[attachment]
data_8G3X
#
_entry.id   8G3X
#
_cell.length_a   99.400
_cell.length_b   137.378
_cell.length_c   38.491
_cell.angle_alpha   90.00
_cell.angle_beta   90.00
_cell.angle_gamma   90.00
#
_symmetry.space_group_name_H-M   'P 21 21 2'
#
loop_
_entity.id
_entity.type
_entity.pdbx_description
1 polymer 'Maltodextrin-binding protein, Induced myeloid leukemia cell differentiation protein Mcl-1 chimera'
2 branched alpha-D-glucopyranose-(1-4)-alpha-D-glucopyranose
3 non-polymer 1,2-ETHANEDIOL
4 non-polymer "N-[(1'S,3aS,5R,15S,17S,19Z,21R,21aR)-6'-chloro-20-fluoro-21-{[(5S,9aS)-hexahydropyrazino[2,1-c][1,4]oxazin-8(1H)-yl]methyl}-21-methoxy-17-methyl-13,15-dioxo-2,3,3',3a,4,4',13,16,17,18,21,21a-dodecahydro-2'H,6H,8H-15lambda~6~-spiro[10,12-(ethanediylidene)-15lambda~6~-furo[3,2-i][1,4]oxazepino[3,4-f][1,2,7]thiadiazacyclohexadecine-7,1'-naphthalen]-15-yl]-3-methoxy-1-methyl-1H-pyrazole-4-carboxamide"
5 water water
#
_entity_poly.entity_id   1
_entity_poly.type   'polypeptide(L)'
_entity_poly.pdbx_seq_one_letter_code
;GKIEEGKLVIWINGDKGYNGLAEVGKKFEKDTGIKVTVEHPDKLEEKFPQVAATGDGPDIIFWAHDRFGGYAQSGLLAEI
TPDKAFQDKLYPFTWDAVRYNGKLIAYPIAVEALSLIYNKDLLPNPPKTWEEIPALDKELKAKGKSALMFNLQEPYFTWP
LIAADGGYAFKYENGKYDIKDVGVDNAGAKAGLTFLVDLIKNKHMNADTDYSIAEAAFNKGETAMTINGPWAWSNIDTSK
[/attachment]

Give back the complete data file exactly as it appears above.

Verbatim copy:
data_8G3X
#
_entry.id   8G3X
#
_cell.length_a   99.400
_cell.length_b   137.378
_cell.length_c   38.491
_cell.angle_alpha   90.00
_cell.angle_beta   90.00
_cell.angle_gamma   90.00
#
_symmetry.space_group_name_H-M   'P 21 21 2'
#
loop_
_entity.id
_entity.type
_entity.pdbx_description
1 polymer 'Maltodextrin-binding protein, Induced myeloid leukemia cell differentiation protein Mcl-1 chimera'
2 branched alpha-D-glucopyranose-(1-4)-alpha-D-glucopyranose
3 non-polymer 1,2-ETHANEDIOL
4 non-polymer "N-[(1'S,3aS,5R,15S,17S,19Z,21R,21aR)-6'-chloro-20-fluoro-21-{[(5S,9aS)-hexahydropyrazino[2,1-c][1,4]oxazin-8(1H)-yl]methyl}-21-methoxy-17-methyl-13,15-dioxo-2,3,3',3a,4,4',13,16,17,18,21,21a-dodecahydro-2'H,6H,8H-15lambda~6~-spiro[10,12-(ethanediylidene)-15lambda~6~-furo[3,2-i][1,4]oxazepino[3,4-f][1,2,7]thiadiazacyclohexadecine-7,1'-naphthalen]-15-yl]-3-methoxy-1-methyl-1H-pyrazole-4-carboxamide"
5 water water
#
_entity_poly.entity_id   1
_entity_poly.type   'polypeptide(L)'
_entity_poly.pdbx_seq_one_letter_code
;GKIEEGKLVIWINGDKGYNGLAEVGKKFEKDTGIKVTVEHPDKLEEKFPQVAATGDGPDIIFWAHDRFGGYAQSGLLAEI
TPDKAFQDKLYPFTWDAVRYNGKLIAYPIAVEALSLIYNKDLLPNPPKTWEEIPALDKELKAKGKSALMFNLQEPYFTWP
LIAADGGYAFKYENGKYDIKDVGVDNAGAKAGLTFLVDLIKNKHMNADTDYSIAEAAFNKGETAMTINGPWAWSNIDTSK